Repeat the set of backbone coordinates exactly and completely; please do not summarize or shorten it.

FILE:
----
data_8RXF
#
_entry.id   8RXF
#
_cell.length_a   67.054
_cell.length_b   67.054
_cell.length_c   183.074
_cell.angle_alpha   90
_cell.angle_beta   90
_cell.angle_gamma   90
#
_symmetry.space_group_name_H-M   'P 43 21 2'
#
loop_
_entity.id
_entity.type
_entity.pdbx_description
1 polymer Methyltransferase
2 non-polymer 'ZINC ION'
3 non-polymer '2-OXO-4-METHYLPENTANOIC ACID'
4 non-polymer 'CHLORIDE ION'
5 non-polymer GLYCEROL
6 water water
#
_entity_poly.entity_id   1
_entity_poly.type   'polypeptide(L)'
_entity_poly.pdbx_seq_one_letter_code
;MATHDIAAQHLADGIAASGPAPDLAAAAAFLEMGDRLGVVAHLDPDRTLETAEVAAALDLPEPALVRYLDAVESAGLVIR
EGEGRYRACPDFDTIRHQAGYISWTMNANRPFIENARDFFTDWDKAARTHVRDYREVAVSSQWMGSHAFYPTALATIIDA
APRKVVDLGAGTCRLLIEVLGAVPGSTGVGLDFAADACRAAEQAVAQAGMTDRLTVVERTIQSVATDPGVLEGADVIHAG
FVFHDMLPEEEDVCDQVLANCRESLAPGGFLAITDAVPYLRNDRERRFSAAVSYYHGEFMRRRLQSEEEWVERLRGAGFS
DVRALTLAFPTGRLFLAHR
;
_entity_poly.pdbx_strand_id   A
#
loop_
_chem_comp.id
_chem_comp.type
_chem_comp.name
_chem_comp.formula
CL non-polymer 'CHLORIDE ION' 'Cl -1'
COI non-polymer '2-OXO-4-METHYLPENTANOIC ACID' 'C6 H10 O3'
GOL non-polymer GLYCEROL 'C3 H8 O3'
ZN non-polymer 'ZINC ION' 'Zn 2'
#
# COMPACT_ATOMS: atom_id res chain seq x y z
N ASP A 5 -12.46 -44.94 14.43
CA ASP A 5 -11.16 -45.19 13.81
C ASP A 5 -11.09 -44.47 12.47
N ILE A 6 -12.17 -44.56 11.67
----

data_8RXF
#
_entry.id   8RXF
#
_cell.length_a   67.054
_cell.length_b   67.054
_cell.length_c   183.074
_cell.angle_alpha   90
_cell.angle_beta   90
_cell.angle_gamma   90
#
_symmetry.space_group_name_H-M   'P 43 21 2'
#
loop_
_entity.id
_entity.type
_entity.pdbx_description
1 polymer Methyltransferase
2 non-polymer 'ZINC ION'
3 non-polymer '2-OXO-4-METHYLPENTANOIC ACID'
4 non-polymer 'CHLORIDE ION'
5 non-polymer GLYCEROL
6 water water
#
_entity_poly.entity_id   1
_entity_poly.type   'polypeptide(L)'
_entity_poly.pdbx_seq_one_letter_code
;MATHDIAAQHLADGIAASGPAPDLAAAAAFLEMGDRLGVVAHLDPDRTLETAEVAAALDLPEPALVRYLDAVESAGLVIR
EGEGRYRACPDFDTIRHQAGYISWTMNANRPFIENARDFFTDWDKAARTHVRDYREVAVSSQWMGSHAFYPTALATIIDA
APRKVVDLGAGTCRLLIEVLGAVPGSTGVGLDFAADACRAAEQAVAQAGMTDRLTVVERTIQSVATDPGVLEGADVIHAG
FVFHDMLPEEEDVCDQVLANCRESLAPGGFLAITDAVPYLRNDRERRFSAAVSYYHGEFMRRRLQSEEEWVERLRGAGFS
DVRALTLAFPTGRLFLAHR
;
_entity_poly.pdbx_strand_id   A
#
loop_
_chem_comp.id
_chem_comp.type
_chem_comp.name
_chem_comp.formula
CL non-polymer 'CHLORIDE ION' 'Cl -1'
COI non-polymer '2-OXO-4-METHYLPENTANOIC ACID' 'C6 H10 O3'
GOL non-polymer GLYCEROL 'C3 H8 O3'
ZN non-polymer 'ZINC ION' 'Zn 2'
#
# COMPACT_ATOMS: atom_id res chain seq x y z
N ASP A 5 -12.46 -44.94 14.43
CA ASP A 5 -11.16 -45.19 13.81
C ASP A 5 -11.09 -44.47 12.47
N ILE A 6 -12.17 -44.56 11.67